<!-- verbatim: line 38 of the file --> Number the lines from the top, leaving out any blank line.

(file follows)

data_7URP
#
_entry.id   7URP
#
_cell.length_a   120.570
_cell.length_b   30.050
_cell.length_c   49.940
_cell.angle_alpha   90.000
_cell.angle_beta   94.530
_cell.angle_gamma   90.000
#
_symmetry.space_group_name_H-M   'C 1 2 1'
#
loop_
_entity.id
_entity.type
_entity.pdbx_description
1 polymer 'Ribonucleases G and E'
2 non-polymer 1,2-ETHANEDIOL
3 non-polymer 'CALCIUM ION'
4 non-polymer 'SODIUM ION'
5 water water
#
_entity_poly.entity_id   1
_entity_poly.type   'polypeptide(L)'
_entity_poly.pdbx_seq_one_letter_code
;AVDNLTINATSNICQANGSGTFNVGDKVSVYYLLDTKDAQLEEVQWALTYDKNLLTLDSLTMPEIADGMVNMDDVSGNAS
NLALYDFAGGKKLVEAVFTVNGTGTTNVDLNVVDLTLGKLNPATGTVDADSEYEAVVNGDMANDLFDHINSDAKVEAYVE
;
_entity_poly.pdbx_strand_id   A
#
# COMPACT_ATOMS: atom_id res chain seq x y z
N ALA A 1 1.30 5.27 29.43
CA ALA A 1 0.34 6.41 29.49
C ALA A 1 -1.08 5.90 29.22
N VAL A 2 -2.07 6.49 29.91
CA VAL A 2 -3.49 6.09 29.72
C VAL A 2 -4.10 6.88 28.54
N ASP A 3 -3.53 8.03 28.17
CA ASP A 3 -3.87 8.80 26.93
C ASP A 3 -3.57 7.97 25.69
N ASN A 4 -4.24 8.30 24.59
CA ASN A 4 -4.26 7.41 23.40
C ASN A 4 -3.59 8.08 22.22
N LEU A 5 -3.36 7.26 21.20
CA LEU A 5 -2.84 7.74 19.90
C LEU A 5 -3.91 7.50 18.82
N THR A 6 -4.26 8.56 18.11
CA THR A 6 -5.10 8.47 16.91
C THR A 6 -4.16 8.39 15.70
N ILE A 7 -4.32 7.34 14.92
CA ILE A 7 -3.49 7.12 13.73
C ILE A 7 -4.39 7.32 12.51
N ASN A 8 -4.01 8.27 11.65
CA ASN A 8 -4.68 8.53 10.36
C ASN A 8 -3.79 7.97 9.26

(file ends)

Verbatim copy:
C VAL A 2 -4.10 6.88 28.54